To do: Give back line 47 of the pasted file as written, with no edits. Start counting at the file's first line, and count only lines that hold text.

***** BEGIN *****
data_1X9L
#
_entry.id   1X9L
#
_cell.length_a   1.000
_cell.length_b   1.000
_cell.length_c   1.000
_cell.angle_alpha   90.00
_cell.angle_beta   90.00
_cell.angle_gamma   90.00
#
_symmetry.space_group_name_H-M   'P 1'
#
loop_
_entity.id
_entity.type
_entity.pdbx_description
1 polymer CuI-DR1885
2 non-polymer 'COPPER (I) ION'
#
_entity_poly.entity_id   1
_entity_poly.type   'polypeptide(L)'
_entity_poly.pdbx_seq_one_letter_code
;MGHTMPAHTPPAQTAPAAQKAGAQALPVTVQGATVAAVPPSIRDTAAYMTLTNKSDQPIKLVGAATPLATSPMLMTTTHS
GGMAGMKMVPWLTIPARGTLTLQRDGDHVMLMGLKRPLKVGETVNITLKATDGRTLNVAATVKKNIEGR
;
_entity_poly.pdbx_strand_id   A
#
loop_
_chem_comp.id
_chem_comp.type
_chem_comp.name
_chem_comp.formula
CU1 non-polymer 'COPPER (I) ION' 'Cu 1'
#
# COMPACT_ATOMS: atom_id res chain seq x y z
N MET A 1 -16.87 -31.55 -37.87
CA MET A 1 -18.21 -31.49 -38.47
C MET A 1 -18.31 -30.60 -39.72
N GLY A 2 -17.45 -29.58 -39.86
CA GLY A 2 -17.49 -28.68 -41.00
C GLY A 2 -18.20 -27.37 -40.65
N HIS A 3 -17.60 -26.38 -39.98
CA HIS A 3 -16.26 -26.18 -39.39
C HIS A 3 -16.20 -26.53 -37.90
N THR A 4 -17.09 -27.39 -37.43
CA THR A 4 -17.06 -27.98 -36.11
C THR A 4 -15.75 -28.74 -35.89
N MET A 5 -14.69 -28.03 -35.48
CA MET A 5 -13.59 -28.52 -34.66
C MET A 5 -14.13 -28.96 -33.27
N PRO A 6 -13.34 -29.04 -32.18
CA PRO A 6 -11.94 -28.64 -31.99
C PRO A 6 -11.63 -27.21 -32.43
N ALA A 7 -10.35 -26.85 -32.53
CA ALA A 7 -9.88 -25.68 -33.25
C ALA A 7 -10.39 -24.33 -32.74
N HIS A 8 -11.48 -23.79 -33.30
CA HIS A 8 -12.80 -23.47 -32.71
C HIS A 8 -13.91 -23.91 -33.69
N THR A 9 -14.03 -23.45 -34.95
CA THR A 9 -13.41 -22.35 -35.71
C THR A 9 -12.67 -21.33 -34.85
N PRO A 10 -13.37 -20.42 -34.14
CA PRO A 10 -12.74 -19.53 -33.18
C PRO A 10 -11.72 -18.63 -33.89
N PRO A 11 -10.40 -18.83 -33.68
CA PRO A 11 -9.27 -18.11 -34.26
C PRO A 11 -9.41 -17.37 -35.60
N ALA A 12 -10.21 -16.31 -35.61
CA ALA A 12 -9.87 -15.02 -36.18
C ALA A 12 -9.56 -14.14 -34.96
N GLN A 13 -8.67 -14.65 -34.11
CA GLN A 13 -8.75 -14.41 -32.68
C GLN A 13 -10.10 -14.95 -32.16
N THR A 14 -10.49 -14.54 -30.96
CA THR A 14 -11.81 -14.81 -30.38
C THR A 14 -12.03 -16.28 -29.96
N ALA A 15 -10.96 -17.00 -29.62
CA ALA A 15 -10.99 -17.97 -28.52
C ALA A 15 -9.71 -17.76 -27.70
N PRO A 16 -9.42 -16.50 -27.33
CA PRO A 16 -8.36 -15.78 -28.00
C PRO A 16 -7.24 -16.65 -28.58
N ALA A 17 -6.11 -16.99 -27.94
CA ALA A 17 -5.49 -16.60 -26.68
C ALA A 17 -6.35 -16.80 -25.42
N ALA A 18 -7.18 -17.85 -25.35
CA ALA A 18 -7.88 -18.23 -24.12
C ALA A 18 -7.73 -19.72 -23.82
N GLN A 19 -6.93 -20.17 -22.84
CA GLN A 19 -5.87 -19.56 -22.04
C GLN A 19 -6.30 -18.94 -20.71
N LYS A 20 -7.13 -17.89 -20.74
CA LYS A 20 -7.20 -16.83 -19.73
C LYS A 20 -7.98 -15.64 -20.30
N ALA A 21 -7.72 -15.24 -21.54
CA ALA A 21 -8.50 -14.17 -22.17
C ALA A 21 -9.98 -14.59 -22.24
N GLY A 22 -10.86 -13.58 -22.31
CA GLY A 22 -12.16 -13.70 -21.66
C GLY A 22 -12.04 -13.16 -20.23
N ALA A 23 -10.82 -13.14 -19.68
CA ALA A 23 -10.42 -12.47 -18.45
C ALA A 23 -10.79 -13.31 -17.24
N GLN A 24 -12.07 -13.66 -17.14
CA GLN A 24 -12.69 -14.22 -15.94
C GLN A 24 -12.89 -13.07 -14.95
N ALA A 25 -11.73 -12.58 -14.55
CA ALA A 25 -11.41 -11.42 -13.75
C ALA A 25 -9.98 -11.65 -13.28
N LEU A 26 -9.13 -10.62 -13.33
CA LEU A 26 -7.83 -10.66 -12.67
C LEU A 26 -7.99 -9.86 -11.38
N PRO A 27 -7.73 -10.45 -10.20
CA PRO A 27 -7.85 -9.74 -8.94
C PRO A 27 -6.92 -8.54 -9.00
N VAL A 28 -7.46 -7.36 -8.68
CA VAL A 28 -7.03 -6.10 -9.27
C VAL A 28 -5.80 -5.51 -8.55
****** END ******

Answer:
CA THR A 4 -17.06 -27.98 -36.11